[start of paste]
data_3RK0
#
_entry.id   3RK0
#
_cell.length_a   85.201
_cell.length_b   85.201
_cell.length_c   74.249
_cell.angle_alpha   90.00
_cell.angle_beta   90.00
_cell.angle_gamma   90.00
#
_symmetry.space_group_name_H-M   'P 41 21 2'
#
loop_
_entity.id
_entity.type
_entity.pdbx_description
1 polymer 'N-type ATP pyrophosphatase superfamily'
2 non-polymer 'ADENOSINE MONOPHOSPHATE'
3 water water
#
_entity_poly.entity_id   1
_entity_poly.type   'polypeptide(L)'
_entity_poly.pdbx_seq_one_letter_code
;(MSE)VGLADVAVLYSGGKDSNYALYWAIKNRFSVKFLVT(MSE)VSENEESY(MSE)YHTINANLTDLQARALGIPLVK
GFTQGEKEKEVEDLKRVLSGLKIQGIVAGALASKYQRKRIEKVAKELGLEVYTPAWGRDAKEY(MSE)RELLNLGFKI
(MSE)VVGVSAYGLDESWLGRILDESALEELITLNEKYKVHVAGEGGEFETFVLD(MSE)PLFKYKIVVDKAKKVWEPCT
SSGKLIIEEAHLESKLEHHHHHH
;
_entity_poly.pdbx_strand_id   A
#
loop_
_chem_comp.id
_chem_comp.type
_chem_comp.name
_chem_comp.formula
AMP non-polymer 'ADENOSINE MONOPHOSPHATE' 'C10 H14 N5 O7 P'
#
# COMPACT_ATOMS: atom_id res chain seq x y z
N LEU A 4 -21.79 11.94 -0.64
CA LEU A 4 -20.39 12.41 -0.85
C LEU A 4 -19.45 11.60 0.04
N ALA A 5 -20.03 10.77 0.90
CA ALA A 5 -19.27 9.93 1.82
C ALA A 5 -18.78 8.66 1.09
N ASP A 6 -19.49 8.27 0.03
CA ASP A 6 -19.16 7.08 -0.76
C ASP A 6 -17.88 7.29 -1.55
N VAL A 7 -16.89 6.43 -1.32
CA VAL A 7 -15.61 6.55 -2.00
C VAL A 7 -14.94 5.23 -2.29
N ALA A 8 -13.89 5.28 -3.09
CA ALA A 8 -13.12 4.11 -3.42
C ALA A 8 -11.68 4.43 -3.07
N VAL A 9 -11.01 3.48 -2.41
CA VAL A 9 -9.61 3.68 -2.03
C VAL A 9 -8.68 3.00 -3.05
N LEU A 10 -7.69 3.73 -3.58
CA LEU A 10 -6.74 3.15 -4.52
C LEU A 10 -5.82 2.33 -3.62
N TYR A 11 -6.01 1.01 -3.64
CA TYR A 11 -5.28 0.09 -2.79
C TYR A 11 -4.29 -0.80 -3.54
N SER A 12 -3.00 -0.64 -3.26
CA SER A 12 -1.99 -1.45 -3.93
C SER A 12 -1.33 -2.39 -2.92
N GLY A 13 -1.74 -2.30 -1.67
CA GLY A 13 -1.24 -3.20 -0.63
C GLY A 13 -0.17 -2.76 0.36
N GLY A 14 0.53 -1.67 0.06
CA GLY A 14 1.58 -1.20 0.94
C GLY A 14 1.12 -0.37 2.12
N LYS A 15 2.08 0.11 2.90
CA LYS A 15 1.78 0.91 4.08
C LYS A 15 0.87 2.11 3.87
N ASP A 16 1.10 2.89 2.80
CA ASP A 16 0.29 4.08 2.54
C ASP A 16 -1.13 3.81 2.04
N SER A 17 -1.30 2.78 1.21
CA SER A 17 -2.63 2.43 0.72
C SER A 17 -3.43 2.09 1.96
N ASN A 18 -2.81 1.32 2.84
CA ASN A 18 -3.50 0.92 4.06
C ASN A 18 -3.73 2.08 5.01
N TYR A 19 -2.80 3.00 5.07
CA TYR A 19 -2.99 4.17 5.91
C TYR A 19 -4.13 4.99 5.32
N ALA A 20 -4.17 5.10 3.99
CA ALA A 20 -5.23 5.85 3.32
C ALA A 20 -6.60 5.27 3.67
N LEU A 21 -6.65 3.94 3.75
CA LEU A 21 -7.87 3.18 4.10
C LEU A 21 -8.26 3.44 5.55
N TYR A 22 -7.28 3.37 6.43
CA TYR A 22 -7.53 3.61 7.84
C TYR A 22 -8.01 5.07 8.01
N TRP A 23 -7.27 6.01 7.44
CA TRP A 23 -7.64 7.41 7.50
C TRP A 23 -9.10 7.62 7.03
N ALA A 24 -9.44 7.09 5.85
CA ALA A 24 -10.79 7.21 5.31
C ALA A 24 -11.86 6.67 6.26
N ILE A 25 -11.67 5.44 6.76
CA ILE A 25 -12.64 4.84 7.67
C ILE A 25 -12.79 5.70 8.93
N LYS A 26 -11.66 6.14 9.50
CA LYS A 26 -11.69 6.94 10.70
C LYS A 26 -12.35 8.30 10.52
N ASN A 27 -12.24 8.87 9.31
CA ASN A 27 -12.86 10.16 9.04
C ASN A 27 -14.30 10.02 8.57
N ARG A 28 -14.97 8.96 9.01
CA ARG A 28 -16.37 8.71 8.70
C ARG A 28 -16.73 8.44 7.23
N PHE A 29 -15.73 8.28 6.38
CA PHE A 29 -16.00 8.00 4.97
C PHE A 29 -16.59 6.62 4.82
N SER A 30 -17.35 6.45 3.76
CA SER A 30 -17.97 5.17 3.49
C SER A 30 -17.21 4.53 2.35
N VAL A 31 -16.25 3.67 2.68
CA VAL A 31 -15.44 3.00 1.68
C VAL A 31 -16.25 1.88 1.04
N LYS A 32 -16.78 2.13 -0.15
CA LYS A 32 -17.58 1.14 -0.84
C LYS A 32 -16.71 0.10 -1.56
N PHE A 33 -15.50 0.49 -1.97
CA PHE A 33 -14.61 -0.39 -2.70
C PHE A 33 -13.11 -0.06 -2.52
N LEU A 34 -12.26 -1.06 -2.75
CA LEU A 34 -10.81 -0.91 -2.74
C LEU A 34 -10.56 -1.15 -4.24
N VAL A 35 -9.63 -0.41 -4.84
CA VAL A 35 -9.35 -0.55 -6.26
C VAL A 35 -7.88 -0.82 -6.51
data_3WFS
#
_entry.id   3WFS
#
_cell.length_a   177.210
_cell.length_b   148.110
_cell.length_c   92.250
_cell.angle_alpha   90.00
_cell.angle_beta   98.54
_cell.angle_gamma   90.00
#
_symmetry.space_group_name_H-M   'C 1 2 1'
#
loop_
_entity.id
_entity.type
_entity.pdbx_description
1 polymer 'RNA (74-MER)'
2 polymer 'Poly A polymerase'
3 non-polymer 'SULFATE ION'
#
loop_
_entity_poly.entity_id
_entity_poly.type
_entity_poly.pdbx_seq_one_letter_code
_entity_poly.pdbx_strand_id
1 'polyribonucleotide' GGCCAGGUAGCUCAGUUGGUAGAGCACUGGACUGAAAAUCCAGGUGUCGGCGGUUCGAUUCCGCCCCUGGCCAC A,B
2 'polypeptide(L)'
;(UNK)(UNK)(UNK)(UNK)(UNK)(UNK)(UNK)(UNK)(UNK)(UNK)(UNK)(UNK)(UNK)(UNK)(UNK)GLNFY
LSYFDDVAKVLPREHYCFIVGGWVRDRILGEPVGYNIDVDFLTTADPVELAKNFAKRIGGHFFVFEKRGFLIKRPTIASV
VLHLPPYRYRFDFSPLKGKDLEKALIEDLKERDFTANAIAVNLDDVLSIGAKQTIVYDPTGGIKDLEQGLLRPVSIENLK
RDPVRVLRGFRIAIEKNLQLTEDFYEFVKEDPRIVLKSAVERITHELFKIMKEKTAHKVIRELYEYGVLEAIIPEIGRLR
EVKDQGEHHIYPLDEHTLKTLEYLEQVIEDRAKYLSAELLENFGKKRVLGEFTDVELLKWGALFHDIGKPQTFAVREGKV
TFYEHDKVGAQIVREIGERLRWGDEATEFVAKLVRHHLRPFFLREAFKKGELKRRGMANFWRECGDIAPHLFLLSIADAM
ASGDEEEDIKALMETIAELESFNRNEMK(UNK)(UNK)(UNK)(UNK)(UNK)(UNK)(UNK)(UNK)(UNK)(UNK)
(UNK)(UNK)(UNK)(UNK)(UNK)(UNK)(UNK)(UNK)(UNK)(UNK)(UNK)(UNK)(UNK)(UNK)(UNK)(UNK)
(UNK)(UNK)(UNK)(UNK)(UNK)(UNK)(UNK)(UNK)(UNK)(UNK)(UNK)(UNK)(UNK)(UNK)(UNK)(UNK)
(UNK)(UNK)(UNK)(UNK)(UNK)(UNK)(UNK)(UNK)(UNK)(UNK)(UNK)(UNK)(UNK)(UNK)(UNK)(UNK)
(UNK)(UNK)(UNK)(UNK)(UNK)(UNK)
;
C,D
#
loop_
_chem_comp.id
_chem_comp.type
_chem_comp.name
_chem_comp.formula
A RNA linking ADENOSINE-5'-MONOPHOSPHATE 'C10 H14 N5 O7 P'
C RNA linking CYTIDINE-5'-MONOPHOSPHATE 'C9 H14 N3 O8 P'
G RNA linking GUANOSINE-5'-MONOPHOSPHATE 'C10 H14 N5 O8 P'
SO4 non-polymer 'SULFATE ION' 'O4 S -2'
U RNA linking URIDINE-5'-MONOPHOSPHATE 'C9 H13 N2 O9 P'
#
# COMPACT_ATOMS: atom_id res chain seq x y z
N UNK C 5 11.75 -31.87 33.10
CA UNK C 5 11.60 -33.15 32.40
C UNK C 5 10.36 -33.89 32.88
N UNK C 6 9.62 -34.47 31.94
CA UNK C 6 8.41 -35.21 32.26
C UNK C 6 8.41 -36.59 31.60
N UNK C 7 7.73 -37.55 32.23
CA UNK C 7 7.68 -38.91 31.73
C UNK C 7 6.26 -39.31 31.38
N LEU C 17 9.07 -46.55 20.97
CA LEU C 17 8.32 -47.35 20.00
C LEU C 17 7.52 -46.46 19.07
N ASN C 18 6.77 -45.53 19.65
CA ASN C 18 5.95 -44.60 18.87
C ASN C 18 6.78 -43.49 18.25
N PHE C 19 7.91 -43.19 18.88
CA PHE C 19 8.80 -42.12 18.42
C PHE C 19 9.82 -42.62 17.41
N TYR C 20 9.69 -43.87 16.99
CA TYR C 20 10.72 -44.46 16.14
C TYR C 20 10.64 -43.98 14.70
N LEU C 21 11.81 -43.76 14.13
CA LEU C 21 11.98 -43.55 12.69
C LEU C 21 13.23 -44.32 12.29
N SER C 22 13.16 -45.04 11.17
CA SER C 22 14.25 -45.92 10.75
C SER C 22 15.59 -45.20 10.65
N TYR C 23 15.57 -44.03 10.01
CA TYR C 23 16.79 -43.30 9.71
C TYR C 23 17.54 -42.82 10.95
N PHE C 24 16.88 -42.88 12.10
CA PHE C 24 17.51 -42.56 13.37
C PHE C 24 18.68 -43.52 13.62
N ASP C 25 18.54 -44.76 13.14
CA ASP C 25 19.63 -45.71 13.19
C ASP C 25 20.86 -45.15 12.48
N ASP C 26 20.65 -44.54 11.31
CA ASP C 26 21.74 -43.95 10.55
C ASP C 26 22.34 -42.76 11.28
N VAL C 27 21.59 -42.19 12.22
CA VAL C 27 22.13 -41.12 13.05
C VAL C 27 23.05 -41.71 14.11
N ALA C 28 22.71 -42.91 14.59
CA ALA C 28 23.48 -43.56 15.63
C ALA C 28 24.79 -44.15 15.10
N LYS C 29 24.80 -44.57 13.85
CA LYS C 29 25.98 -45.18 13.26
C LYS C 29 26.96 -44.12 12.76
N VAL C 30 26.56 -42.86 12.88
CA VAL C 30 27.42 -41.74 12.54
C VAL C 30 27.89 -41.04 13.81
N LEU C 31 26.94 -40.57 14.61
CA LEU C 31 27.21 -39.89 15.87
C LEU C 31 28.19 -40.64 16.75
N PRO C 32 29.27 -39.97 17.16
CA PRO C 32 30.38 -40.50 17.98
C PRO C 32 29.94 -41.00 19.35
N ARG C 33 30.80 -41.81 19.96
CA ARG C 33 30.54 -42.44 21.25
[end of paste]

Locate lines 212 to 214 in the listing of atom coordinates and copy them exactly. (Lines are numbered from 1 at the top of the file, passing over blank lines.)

CA LEU C 21 11.98 -43.55 12.69
C LEU C 21 13.23 -44.32 12.29
N SER C 22 13.16 -45.04 11.17